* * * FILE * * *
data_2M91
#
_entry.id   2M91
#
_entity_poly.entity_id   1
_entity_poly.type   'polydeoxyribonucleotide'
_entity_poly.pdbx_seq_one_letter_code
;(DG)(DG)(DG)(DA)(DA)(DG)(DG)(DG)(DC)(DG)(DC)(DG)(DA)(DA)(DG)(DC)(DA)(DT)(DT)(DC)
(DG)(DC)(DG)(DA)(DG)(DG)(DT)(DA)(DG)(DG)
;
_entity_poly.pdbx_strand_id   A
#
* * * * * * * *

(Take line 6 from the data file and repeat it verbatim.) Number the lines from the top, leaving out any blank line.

_entity_poly.type   'polydeoxyribonucleotide'